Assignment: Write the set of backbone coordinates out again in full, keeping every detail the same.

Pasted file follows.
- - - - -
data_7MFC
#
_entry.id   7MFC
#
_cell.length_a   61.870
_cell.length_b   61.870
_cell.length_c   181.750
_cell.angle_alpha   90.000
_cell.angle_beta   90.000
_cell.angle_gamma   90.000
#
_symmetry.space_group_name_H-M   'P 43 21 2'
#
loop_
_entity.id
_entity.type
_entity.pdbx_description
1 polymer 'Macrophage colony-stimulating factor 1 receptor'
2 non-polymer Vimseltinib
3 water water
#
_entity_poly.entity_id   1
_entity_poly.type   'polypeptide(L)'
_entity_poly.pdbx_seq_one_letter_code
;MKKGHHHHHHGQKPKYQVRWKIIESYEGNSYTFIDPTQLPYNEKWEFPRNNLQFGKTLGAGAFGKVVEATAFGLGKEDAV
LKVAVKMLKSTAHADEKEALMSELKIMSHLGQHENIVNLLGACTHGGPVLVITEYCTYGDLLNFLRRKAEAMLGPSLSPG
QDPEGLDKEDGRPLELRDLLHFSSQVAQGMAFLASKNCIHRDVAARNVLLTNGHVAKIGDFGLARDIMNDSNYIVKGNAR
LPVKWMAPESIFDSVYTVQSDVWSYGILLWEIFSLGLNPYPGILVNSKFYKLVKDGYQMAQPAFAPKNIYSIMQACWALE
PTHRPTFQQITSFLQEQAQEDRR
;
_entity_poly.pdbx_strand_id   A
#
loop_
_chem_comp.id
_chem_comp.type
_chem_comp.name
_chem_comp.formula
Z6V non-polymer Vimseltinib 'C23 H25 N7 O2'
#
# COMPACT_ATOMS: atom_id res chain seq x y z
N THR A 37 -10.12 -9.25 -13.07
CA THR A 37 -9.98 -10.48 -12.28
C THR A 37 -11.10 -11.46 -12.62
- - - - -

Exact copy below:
data_7MFC
#
_entry.id   7MFC
#
_cell.length_a   61.870
_cell.length_b   61.870
_cell.length_c   181.750
_cell.angle_alpha   90.000
_cell.angle_beta   90.000
_cell.angle_gamma   90.000
#
_symmetry.space_group_name_H-M   'P 43 21 2'
#
loop_
_entity.id
_entity.type
_entity.pdbx_description
1 polymer 'Macrophage colony-stimulating factor 1 receptor'
2 non-polymer Vimseltinib
3 water water
#
_entity_poly.entity_id   1
_entity_poly.type   'polypeptide(L)'
_entity_poly.pdbx_seq_one_letter_code
;MKKGHHHHHHGQKPKYQVRWKIIESYEGNSYTFIDPTQLPYNEKWEFPRNNLQFGKTLGAGAFGKVVEATAFGLGKEDAV
LKVAVKMLKSTAHADEKEALMSELKIMSHLGQHENIVNLLGACTHGGPVLVITEYCTYGDLLNFLRRKAEAMLGPSLSPG
QDPEGLDKEDGRPLELRDLLHFSSQVAQGMAFLASKNCIHRDVAARNVLLTNGHVAKIGDFGLARDIMNDSNYIVKGNAR
LPVKWMAPESIFDSVYTVQSDVWSYGILLWEIFSLGLNPYPGILVNSKFYKLVKDGYQMAQPAFAPKNIYSIMQACWALE
PTHRPTFQQITSFLQEQAQEDRR
;
_entity_poly.pdbx_strand_id   A
#
loop_
_chem_comp.id
_chem_comp.type
_chem_comp.name
_chem_comp.formula
Z6V non-polymer Vimseltinib 'C23 H25 N7 O2'
#
# COMPACT_ATOMS: atom_id res chain seq x y z
N THR A 37 -10.12 -9.25 -13.07
CA THR A 37 -9.98 -10.48 -12.28
C THR A 37 -11.10 -11.46 -12.62